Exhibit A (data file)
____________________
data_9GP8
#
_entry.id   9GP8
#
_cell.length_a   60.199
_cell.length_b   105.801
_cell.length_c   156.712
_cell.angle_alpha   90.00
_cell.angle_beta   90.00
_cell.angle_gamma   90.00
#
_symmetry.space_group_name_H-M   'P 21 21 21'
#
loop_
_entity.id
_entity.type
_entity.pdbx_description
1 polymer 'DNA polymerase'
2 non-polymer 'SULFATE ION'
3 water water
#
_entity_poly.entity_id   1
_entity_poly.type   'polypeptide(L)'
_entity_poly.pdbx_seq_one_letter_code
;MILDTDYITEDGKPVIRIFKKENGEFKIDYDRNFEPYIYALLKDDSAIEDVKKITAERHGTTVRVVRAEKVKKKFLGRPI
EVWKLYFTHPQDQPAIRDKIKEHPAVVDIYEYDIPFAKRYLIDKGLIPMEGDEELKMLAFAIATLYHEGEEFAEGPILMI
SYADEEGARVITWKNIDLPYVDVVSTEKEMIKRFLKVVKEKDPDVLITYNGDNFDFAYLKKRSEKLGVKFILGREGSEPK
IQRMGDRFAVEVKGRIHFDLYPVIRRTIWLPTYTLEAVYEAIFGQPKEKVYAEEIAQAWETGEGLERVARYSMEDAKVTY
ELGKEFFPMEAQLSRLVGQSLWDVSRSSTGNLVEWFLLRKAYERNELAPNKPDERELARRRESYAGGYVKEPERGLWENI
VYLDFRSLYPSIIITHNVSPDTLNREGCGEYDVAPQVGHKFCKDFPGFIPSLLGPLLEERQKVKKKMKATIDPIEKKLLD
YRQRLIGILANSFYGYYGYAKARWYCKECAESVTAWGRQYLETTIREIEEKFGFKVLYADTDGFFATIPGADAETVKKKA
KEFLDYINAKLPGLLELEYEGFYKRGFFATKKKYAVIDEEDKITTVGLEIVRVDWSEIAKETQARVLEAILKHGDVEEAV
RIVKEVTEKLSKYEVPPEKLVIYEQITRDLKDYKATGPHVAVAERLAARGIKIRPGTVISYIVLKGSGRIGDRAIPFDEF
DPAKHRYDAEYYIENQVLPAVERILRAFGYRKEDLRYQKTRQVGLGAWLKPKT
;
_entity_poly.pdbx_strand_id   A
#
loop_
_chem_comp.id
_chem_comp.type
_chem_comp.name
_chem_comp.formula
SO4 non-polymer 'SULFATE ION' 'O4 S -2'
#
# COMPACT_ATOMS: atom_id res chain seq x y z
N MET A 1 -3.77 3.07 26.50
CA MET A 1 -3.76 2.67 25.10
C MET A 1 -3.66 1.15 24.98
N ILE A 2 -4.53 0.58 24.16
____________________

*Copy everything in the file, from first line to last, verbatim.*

data_9GP8
#
_entry.id   9GP8
#
_cell.length_a   60.199
_cell.length_b   105.801
_cell.length_c   156.712
_cell.angle_alpha   90.00
_cell.angle_beta   90.00
_cell.angle_gamma   90.00
#
_symmetry.space_group_name_H-M   'P 21 21 21'
#
loop_
_entity.id
_entity.type
_entity.pdbx_description
1 polymer 'DNA polymerase'
2 non-polymer 'SULFATE ION'
3 water water
#
_entity_poly.entity_id   1
_entity_poly.type   'polypeptide(L)'
_entity_poly.pdbx_seq_one_letter_code
;MILDTDYITEDGKPVIRIFKKENGEFKIDYDRNFEPYIYALLKDDSAIEDVKKITAERHGTTVRVVRAEKVKKKFLGRPI
EVWKLYFTHPQDQPAIRDKIKEHPAVVDIYEYDIPFAKRYLIDKGLIPMEGDEELKMLAFAIATLYHEGEEFAEGPILMI
SYADEEGARVITWKNIDLPYVDVVSTEKEMIKRFLKVVKEKDPDVLITYNGDNFDFAYLKKRSEKLGVKFILGREGSEPK
IQRMGDRFAVEVKGRIHFDLYPVIRRTIWLPTYTLEAVYEAIFGQPKEKVYAEEIAQAWETGEGLERVARYSMEDAKVTY
ELGKEFFPMEAQLSRLVGQSLWDVSRSSTGNLVEWFLLRKAYERNELAPNKPDERELARRRESYAGGYVKEPERGLWENI
VYLDFRSLYPSIIITHNVSPDTLNREGCGEYDVAPQVGHKFCKDFPGFIPSLLGPLLEERQKVKKKMKATIDPIEKKLLD
YRQRLIGILANSFYGYYGYAKARWYCKECAESVTAWGRQYLETTIREIEEKFGFKVLYADTDGFFATIPGADAETVKKKA
KEFLDYINAKLPGLLELEYEGFYKRGFFATKKKYAVIDEEDKITTVGLEIVRVDWSEIAKETQARVLEAILKHGDVEEAV
RIVKEVTEKLSKYEVPPEKLVIYEQITRDLKDYKATGPHVAVAERLAARGIKIRPGTVISYIVLKGSGRIGDRAIPFDEF
DPAKHRYDAEYYIENQVLPAVERILRAFGYRKEDLRYQKTRQVGLGAWLKPKT
;
_entity_poly.pdbx_strand_id   A
#
loop_
_chem_comp.id
_chem_comp.type
_chem_comp.name
_chem_comp.formula
SO4 non-polymer 'SULFATE ION' 'O4 S -2'
#
# COMPACT_ATOMS: atom_id res chain seq x y z
N MET A 1 -3.77 3.07 26.50
CA MET A 1 -3.76 2.67 25.10
C MET A 1 -3.66 1.15 24.98
N ILE A 2 -4.53 0.58 24.16